The fellow at the booth said that an arm’s length of roving is about an ounce, so Jess helped me measure it out into the bag.IMG_1267You can totally tell she’s counting out loud in this photo. 

Another goal we had for the day was to have our annual photo with celebrity Clara Parkes.  We had to tweet her out, but we got her!   Clara was lovely, as always.  I was so distracted I forgot to try to get her to tell us what her next book project is about.  Oops.  So much for my sleuthing skills…


And thanks to Patti Anne for taking our photo!IMG_1283 My only other goal was to discover fun stuff, and that I did.  My first purchase was a new-to-me fiber blend of 85% Polwarth and 15% silk from Misty Mountain Farm in Amissville, VA.  This colorway is “Blue Spruce” and I got 8 oz, enough to spin some really soft yarn for some kind of shawl or scarf for me.IMG_1294 After that purchase, I found Judy in the Creatively Dyed booth.  Here she is on the inside – I found it was easier to chat with her from the outside.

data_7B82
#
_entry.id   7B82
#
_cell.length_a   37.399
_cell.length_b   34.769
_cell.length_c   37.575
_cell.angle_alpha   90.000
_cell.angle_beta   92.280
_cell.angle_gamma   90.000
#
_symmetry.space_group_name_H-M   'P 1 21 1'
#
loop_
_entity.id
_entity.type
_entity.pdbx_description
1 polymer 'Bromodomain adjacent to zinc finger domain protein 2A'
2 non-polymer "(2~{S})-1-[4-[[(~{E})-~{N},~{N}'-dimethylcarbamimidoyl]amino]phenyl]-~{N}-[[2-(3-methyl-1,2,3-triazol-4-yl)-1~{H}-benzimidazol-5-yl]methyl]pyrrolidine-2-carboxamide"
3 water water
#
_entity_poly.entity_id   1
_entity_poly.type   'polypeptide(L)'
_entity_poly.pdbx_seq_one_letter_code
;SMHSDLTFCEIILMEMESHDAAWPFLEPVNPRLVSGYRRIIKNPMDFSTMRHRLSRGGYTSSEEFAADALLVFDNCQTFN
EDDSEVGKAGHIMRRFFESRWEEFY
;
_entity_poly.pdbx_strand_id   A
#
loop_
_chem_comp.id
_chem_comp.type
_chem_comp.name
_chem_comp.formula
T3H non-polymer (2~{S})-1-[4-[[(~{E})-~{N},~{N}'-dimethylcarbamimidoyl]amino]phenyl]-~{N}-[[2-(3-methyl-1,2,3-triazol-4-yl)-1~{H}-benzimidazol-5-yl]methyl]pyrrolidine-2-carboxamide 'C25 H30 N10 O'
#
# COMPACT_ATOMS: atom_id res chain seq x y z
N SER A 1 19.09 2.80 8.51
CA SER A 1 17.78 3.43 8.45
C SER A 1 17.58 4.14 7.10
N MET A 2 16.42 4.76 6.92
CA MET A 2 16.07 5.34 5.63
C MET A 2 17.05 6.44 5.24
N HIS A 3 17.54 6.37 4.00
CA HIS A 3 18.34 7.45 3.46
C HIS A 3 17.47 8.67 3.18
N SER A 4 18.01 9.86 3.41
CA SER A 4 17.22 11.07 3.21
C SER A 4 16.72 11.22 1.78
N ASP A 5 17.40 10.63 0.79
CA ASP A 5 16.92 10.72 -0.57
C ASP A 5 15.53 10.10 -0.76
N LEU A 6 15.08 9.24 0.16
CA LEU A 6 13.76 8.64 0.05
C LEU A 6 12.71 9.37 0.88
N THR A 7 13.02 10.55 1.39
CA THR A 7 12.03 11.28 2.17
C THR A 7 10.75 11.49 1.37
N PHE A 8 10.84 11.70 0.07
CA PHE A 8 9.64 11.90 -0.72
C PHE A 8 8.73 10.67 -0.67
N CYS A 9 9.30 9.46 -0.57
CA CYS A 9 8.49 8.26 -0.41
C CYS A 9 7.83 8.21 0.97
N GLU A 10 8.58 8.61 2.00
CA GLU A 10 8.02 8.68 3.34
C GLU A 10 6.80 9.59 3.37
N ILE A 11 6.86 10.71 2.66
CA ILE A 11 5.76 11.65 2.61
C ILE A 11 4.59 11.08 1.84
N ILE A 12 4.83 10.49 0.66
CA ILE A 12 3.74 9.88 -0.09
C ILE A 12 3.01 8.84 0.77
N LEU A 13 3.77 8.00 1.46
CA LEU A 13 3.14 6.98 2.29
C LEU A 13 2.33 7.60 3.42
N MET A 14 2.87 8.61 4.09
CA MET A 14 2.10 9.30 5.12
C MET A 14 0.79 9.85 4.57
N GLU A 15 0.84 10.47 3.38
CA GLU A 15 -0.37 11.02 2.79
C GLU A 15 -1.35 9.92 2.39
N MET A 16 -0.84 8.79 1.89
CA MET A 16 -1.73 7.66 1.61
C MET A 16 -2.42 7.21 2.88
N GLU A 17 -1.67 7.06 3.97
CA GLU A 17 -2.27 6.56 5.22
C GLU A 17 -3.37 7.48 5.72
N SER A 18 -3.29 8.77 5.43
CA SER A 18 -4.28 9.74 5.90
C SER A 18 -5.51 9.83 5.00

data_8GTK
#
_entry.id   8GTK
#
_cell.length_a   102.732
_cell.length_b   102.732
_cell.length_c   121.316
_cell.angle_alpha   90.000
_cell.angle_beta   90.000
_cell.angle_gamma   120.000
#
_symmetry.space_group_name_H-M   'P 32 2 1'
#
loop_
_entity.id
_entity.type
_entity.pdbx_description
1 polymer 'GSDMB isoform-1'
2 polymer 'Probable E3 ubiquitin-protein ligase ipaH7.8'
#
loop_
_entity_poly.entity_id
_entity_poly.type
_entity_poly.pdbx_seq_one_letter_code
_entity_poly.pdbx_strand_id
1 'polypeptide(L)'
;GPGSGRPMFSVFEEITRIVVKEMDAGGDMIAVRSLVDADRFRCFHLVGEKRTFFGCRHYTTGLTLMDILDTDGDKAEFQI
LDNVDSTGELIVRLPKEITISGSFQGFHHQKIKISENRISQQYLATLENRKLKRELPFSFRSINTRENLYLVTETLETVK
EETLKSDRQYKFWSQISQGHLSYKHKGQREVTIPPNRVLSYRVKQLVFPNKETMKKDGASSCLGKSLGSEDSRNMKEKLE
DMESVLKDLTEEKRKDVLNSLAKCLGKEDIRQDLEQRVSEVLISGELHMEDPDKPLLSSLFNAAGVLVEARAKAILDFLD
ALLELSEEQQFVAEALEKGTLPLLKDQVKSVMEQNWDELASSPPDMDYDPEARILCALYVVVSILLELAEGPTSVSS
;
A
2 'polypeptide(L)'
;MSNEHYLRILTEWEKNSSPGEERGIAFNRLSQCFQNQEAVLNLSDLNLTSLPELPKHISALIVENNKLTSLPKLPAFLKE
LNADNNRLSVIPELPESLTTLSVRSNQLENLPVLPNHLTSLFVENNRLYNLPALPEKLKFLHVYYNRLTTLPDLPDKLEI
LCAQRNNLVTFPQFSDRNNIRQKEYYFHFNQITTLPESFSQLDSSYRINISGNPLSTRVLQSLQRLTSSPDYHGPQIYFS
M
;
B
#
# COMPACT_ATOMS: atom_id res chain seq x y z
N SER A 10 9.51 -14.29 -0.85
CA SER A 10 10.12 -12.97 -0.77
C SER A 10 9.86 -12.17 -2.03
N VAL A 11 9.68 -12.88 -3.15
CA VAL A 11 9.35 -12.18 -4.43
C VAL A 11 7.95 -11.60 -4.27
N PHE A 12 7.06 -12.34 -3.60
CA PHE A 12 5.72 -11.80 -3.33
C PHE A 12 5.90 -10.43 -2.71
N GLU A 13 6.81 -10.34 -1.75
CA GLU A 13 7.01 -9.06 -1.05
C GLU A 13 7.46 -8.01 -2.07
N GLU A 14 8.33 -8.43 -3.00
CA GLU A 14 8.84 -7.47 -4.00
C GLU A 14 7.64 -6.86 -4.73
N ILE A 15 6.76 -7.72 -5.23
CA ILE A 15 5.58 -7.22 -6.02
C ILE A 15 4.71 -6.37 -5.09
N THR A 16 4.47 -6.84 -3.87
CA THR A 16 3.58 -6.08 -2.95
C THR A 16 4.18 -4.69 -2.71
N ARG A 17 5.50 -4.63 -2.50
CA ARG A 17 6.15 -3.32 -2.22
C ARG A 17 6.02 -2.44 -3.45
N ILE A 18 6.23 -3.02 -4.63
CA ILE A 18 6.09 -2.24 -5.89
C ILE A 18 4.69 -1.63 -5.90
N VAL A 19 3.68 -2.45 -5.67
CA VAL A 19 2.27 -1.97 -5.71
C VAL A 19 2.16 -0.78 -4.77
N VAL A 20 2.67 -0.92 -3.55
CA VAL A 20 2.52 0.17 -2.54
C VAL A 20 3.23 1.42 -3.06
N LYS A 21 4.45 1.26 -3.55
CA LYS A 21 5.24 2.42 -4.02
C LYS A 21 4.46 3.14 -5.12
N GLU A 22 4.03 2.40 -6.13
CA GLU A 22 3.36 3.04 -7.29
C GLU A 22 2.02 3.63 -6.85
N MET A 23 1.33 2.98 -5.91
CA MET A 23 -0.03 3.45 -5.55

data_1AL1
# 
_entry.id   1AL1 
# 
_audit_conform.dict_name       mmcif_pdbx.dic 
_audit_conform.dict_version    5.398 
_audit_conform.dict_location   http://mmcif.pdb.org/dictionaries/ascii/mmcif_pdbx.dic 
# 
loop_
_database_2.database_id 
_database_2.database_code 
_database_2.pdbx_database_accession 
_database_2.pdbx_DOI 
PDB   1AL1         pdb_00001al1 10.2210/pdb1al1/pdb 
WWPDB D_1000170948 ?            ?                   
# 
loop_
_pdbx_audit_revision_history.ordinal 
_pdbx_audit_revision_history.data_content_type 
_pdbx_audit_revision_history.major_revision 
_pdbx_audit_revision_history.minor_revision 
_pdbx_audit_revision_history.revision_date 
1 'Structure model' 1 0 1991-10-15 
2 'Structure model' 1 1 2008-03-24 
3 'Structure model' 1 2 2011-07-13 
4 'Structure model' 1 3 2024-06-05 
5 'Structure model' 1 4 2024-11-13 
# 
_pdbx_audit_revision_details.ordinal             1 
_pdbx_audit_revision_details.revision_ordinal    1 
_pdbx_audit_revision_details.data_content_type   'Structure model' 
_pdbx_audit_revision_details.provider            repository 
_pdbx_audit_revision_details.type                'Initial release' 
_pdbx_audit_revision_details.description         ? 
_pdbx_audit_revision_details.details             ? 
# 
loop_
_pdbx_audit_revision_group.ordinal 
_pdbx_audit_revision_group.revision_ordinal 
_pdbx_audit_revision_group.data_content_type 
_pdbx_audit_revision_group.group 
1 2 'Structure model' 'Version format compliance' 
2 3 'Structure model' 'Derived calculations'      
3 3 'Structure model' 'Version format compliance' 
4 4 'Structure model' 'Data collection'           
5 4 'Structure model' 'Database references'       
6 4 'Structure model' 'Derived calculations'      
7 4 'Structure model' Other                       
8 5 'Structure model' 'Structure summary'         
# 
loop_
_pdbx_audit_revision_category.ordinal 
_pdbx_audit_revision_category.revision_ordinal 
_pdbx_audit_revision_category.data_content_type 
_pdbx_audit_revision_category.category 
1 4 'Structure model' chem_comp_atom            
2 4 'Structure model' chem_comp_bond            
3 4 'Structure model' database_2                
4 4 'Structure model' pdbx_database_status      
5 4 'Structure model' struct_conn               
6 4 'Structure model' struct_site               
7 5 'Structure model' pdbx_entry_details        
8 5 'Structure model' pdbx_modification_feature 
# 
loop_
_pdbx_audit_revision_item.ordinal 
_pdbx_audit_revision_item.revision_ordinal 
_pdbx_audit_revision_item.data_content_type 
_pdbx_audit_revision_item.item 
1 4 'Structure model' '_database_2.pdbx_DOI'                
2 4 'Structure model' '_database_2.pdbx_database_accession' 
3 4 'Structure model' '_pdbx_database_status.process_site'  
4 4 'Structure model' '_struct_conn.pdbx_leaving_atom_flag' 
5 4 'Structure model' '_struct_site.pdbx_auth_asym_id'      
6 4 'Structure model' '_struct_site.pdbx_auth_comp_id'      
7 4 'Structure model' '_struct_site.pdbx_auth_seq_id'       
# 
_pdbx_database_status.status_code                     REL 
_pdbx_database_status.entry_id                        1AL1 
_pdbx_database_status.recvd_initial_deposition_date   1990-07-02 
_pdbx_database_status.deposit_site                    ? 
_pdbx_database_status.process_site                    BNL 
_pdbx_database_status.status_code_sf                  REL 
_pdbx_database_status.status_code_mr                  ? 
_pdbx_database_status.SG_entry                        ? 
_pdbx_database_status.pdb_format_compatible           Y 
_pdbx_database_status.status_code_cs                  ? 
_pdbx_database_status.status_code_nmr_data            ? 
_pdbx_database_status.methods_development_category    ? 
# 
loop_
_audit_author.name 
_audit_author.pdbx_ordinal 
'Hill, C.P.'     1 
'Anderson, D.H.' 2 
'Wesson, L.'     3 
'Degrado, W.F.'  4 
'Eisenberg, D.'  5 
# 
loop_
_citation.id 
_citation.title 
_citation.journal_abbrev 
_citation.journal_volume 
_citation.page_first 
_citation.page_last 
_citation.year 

That cracks me up.  Soon after that, I discovered a really fun booth by A Paca Fun  Fiberworks.  When these ladies say “fun,” they mean it.  The first thing that caught my eye was this really cool yarn bowl.  Most yarn bowls are made of ceramic, but this one is made of fabric.  No breakage!IMG_1318 And there is a magnet under the flower thingie, so if you need to free your yarn from the guide loop, you can:IMG_1319 So clever.  Even Clara liked this bowl!IMG_1280At the checkout, the ladies said that anyone purchasing a yarn bowl (actually, they call these Knitty Pots) gets 12.7% off any roving or batt.  Why 12.7?  They just like the number.  (See, fun!)  I looked around and quickly became smitten with this “Alpaca Kaboodle” batt made of alpaca, bamboo, firestar, and silk:IMG_1313You can’t really see the sparkle in these photos, but trust me, there is a little bit.